Seedling Transport Courtesy of Singer

We stumbled on this accidentally last year as we were trying to get the Catalpa seedlings we started at the Chicago workrooms up to the farm.

Catalpa seedlings at 4 weeks old.

Catalpa seedlings at 4 weeks old.

For the first couple of weeks, we used a cellophane-covered cage in a canvas bag and moved six at a time.  That was taking forever.

Catalpa transport method

Fine, but a little tedious on the train.

Then we noticed that there are three sewing machine cases that were sitting empty.  Genius struck, and now we use them to transport all of our plants when we have to travel back and forth.  It is light, protective, and very easy to carry!

Sewing machine cases make a great plant transport system.

Sewing machine cases make a great plant transport system.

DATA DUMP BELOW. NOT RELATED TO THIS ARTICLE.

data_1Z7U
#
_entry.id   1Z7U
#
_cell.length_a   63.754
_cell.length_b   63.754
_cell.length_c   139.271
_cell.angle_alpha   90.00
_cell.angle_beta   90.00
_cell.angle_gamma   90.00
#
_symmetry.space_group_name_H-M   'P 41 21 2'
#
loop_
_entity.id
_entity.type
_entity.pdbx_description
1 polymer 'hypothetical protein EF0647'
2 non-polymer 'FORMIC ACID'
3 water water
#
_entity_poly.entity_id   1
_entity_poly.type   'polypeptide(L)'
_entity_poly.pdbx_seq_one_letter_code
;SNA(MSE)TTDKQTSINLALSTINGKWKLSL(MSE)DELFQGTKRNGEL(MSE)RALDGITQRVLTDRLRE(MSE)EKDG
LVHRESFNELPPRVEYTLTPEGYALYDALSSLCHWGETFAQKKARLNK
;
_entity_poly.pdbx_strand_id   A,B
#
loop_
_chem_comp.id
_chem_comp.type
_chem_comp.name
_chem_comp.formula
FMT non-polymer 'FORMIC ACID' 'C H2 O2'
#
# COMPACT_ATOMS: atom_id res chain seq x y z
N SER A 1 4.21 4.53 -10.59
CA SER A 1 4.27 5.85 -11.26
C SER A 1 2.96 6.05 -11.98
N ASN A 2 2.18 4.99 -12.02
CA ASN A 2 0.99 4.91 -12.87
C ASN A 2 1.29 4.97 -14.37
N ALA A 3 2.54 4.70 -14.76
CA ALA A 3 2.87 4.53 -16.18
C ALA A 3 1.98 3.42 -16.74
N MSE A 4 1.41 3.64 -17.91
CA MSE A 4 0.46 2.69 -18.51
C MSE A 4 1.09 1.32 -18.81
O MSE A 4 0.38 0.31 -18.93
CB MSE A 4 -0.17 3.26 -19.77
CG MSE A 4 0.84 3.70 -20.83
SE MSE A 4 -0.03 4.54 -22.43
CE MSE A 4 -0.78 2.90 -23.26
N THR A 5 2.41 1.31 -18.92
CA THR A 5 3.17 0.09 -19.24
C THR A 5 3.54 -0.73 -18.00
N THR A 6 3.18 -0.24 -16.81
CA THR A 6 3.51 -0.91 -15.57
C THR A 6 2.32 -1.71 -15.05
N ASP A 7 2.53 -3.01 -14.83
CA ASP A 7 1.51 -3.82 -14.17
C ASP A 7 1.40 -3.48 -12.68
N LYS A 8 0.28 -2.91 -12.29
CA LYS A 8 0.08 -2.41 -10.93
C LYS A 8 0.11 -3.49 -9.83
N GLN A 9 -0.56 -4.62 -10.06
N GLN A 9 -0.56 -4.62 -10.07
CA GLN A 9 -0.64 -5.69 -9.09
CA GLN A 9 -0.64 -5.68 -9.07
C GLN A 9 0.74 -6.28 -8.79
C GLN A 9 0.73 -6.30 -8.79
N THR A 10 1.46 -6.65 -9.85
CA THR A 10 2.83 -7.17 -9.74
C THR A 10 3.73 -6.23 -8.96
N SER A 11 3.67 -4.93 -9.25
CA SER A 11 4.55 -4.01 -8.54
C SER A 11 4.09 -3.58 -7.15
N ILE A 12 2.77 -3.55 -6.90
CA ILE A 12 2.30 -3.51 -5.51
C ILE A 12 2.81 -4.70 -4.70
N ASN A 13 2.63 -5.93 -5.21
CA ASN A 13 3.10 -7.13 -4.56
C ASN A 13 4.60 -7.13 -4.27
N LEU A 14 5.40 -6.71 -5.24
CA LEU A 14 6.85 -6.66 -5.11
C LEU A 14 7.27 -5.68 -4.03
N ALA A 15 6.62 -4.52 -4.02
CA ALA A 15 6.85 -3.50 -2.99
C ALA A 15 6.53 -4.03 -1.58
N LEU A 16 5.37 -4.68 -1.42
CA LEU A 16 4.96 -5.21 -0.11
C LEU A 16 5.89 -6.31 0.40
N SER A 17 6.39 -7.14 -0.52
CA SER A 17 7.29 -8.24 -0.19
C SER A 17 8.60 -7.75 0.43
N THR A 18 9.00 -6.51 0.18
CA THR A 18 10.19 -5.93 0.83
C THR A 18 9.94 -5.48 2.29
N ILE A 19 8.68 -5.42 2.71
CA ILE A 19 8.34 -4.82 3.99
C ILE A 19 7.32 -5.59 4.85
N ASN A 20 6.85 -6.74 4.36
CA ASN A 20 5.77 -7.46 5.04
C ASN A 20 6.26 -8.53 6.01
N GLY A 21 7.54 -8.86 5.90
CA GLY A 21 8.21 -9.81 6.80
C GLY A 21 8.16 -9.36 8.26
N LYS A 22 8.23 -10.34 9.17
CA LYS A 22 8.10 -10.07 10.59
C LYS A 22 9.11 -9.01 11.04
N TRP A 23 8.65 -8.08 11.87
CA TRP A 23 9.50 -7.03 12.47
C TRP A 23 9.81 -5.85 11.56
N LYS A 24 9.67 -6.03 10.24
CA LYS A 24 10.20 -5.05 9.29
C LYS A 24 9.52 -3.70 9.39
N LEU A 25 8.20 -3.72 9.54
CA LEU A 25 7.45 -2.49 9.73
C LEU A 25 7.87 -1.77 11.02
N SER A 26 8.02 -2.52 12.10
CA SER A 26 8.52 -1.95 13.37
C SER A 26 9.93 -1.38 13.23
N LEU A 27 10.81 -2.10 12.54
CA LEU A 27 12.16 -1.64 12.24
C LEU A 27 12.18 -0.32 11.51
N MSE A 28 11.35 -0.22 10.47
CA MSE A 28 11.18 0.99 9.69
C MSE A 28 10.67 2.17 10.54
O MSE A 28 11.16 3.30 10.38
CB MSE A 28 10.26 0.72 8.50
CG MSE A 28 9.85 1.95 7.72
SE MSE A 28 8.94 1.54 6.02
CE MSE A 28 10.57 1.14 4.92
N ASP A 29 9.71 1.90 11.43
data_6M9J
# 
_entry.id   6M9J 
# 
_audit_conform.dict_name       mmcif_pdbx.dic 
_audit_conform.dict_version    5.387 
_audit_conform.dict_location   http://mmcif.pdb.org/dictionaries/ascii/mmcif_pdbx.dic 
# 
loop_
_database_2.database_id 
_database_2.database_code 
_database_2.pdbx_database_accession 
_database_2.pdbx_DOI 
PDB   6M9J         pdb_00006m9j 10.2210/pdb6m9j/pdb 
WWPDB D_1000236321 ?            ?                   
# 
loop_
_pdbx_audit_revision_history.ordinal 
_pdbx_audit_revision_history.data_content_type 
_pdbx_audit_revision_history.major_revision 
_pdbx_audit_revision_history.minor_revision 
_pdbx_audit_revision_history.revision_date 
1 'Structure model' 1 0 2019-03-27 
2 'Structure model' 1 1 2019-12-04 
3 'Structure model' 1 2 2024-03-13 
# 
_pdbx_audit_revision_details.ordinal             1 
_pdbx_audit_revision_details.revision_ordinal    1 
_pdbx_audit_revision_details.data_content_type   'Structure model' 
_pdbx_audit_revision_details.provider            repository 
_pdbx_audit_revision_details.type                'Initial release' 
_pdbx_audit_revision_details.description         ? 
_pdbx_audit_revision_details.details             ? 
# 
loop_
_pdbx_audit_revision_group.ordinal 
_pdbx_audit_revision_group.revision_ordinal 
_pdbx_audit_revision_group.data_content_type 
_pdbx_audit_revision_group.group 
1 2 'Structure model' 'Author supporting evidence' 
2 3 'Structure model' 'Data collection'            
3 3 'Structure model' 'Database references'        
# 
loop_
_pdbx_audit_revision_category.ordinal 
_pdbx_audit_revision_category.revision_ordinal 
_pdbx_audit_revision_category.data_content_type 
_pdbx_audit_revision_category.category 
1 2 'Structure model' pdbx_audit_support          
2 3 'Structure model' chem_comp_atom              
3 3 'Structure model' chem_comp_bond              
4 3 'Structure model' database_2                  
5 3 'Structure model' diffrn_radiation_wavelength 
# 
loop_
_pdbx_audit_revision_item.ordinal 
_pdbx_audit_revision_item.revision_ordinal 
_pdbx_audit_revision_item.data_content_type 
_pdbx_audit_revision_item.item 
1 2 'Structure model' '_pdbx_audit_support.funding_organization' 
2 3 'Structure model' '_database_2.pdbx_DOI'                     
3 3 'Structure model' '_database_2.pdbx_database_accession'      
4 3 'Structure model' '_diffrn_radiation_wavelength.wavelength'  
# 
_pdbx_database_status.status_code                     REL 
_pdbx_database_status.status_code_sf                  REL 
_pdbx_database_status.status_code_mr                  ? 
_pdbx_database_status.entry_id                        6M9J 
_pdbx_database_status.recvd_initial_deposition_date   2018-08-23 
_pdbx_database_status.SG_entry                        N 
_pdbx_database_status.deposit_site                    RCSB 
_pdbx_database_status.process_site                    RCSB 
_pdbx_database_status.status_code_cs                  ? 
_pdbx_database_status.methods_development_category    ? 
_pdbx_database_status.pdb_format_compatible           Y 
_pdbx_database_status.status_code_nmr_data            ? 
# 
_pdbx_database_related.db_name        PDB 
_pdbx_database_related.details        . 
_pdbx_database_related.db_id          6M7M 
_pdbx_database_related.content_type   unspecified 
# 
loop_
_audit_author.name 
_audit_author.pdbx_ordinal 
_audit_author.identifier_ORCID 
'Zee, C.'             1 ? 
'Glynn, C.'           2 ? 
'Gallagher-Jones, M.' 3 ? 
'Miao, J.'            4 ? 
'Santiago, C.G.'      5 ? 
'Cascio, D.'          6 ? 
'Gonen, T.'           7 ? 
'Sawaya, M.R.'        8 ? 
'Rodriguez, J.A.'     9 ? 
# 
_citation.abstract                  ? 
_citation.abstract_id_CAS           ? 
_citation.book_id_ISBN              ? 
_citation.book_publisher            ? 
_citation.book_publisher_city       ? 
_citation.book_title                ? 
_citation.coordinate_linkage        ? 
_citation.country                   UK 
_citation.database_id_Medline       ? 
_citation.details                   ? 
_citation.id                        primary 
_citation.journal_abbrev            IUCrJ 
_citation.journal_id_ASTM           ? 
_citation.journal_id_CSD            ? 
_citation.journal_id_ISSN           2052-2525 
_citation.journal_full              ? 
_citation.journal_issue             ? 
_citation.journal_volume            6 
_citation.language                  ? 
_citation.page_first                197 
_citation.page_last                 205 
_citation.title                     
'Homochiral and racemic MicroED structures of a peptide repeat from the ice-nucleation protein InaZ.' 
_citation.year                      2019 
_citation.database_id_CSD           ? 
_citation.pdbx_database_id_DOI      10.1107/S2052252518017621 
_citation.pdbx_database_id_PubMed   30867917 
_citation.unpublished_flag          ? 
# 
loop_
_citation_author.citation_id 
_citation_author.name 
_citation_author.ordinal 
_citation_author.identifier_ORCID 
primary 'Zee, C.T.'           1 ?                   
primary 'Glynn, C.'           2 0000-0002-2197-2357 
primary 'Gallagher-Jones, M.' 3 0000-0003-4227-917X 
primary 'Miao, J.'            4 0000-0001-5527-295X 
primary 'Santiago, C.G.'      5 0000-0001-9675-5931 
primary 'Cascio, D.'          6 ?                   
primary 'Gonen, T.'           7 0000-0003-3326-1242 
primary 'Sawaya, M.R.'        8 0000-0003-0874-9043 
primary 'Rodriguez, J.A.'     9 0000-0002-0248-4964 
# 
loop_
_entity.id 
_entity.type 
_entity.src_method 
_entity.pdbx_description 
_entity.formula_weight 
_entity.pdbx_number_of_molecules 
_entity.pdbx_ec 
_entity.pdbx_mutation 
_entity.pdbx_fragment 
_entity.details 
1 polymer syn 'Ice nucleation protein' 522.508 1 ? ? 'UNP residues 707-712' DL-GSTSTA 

And that’s it.  No need to worry and fret about the stems breaking or it getting knocked about.

Coldframes. Not Hotbeds, Definitely NOT Hotboxes. Coldframes.

Winters in Wisconsin are brutal, yes.  But what wears on you more than the long and cold Winter is the expectation and promise of Spring.

You wait, and then you wait some more.  Then, one day it is 60 degrees out and you start working and preparing to plant.  Once you have everything ready, it snaps cold and you are huddled once again in front of your fireplace with a bottle of Port and your tears thinking about those tomato seeds you just bought. Maybe your misspent youth too, but probably the tomato seeds.  At least you can do something about those.